30. The Church Terrace cesspool originally serving Nos 17, 19, 21 and 23 was also emptied by the Council under default of a Notice served under Section 50 of Public Health Act 1936 from 2003 until 2012. The total cost for emptying and surveying of the cesspool in default was £45,507.52. Since this time no emptying of the cesspool in default has been undertaken by the Council and no reports of pollution have been received for investigation. Mains drainage is now available at this location and further investigation would be required to confirm whether the four private residences have connected to the DCWW network. The Council retains ownership of the cesspool at this location and future costs for the repair, maintenance and decommissioning of this asset may be incurred.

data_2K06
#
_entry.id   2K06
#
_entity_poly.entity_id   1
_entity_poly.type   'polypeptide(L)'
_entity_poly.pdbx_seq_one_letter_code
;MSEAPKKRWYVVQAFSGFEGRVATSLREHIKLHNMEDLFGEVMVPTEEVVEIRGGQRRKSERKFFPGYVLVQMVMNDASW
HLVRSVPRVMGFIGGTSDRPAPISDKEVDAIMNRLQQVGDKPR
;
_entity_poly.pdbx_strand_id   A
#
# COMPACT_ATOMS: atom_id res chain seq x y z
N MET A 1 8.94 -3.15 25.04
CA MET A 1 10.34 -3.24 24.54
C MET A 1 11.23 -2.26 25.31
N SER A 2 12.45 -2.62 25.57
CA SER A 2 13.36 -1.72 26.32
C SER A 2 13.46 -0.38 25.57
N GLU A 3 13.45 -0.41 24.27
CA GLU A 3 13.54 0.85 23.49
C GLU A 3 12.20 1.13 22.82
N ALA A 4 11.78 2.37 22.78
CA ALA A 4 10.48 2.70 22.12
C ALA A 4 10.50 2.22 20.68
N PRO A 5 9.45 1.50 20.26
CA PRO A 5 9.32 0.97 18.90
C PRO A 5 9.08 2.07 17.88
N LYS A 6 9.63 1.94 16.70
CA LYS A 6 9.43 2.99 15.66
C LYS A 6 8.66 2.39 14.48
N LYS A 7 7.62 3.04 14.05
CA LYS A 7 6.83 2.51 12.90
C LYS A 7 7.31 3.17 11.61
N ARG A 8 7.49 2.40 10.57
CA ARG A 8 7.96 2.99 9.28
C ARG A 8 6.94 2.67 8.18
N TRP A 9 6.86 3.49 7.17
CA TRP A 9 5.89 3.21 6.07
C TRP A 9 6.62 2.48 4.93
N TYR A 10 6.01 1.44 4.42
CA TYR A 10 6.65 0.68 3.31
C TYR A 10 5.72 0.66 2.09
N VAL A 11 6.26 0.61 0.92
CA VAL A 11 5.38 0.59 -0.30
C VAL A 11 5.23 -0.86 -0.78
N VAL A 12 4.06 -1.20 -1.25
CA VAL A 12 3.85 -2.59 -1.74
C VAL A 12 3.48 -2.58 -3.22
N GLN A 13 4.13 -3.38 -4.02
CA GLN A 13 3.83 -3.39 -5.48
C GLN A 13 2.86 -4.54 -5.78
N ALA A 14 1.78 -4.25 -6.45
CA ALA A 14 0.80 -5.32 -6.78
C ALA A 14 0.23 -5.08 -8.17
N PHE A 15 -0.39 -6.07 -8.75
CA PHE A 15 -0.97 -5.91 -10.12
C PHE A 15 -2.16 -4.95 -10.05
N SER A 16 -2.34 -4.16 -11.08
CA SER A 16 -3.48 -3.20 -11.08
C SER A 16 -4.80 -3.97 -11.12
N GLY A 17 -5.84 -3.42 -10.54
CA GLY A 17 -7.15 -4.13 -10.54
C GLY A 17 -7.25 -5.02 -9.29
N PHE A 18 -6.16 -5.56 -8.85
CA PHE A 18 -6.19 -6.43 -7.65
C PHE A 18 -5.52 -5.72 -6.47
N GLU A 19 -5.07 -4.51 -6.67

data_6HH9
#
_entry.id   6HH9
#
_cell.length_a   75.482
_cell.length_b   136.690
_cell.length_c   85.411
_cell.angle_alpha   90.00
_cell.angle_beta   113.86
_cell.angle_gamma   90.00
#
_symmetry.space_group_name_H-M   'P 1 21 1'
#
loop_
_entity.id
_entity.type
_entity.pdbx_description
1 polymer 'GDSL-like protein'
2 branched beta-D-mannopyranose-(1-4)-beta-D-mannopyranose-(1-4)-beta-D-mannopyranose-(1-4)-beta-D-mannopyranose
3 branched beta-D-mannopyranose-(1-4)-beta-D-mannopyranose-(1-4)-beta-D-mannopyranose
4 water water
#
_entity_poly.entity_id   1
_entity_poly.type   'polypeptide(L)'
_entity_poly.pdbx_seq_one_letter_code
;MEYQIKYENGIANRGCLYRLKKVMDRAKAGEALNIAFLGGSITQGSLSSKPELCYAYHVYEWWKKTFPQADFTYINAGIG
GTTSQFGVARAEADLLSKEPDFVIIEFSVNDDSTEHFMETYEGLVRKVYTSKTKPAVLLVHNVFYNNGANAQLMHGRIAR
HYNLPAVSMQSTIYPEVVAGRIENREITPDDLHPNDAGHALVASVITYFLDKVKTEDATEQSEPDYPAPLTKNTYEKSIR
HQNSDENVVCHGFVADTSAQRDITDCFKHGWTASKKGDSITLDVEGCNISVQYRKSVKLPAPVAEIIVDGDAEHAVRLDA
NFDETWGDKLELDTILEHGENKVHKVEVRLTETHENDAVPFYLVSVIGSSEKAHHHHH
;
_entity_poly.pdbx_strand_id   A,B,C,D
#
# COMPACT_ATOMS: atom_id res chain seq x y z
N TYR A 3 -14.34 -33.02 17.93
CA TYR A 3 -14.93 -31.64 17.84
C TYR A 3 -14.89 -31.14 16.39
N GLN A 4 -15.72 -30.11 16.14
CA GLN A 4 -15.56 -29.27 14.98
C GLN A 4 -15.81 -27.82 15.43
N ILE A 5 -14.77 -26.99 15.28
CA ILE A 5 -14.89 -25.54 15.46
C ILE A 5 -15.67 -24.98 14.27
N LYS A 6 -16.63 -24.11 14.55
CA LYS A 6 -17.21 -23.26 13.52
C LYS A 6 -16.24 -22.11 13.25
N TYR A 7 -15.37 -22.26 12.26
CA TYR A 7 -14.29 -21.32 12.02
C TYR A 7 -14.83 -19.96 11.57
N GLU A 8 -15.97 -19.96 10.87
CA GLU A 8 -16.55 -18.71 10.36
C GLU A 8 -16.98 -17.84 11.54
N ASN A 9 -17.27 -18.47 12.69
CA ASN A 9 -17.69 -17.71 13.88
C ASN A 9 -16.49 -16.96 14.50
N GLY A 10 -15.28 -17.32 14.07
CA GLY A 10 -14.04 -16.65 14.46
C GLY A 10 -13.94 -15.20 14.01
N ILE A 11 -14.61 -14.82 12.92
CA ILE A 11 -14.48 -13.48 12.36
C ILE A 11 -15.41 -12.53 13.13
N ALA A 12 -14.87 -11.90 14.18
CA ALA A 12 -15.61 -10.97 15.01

31. The cesspool at Croft John has recently been relined and brought up to a good condition by the Council. This has reduced the frequency of emptying required. Prior to this renovation various options were considered and discounted as viable alternatives for the provision of foul drainage to the site.
32. The Croft John cesspool, originally serving only Nos 1 - 8, has been emptied by the Council under default of a Notice served under Section 50 of Public Health Act 1936 from 2004 onwards. Further emptying costs were also incurred by the Council prior to 2002. At some time post-construction the Penmark Village Hall was also connected to the cesspool.